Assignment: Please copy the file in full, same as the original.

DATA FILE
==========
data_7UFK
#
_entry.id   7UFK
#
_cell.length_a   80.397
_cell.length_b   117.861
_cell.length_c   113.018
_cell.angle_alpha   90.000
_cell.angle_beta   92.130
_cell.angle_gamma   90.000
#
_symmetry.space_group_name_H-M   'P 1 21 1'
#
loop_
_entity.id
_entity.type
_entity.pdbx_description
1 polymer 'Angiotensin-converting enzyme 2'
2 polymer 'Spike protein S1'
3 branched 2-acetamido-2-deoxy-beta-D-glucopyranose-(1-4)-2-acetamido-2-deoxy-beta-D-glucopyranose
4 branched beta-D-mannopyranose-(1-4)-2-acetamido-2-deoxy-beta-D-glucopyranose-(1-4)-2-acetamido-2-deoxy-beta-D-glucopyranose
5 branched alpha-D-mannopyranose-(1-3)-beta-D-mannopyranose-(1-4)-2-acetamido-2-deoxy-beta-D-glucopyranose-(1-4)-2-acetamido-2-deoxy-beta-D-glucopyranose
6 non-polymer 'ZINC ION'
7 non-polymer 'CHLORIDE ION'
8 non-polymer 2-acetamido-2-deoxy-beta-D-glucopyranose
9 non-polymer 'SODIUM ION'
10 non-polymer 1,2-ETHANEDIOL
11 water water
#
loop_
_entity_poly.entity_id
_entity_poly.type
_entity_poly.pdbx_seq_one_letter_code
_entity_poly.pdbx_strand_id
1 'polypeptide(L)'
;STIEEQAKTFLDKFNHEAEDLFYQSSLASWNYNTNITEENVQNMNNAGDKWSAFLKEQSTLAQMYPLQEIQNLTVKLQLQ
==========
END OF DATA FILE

data_7UFK
#
_entry.id   7UFK
#
_cell.length_a   80.397
_cell.length_b   117.861
_cell.length_c   113.018
_cell.angle_alpha   90.000
_cell.angle_beta   92.130
_cell.angle_gamma   90.000
#
_symmetry.space_group_name_H-M   'P 1 21 1'
#
loop_
_entity.id
_entity.type
_entity.pdbx_description
1 polymer 'Angiotensin-converting enzyme 2'
2 polymer 'Spike protein S1'
3 branched 2-acetamido-2-deoxy-beta-D-glucopyranose-(1-4)-2-acetamido-2-deoxy-beta-D-glucopyranose
4 branched beta-D-mannopyranose-(1-4)-2-acetamido-2-deoxy-beta-D-glucopyranose-(1-4)-2-acetamido-2-deoxy-beta-D-glucopyranose
5 branched alpha-D-mannopyranose-(1-3)-beta-D-mannopyranose-(1-4)-2-acetamido-2-deoxy-beta-D-glucopyranose-(1-4)-2-acetamido-2-deoxy-beta-D-glucopyranose
6 non-polymer 'ZINC ION'
7 non-polymer 'CHLORIDE ION'
8 non-polymer 2-acetamido-2-deoxy-beta-D-glucopyranose
9 non-polymer 'SODIUM ION'
10 non-polymer 1,2-ETHANEDIOL
11 water water
#
loop_
_entity_poly.entity_id
_entity_poly.type
_entity_poly.pdbx_seq_one_letter_code
_entity_poly.pdbx_strand_id
1 'polypeptide(L)'
;STIEEQAKTFLDKFNHEAEDLFYQSSLASWNYNTNITEENVQNMNNAGDKWSAFLKEQSTLAQMYPLQEIQNLTVKLQLQ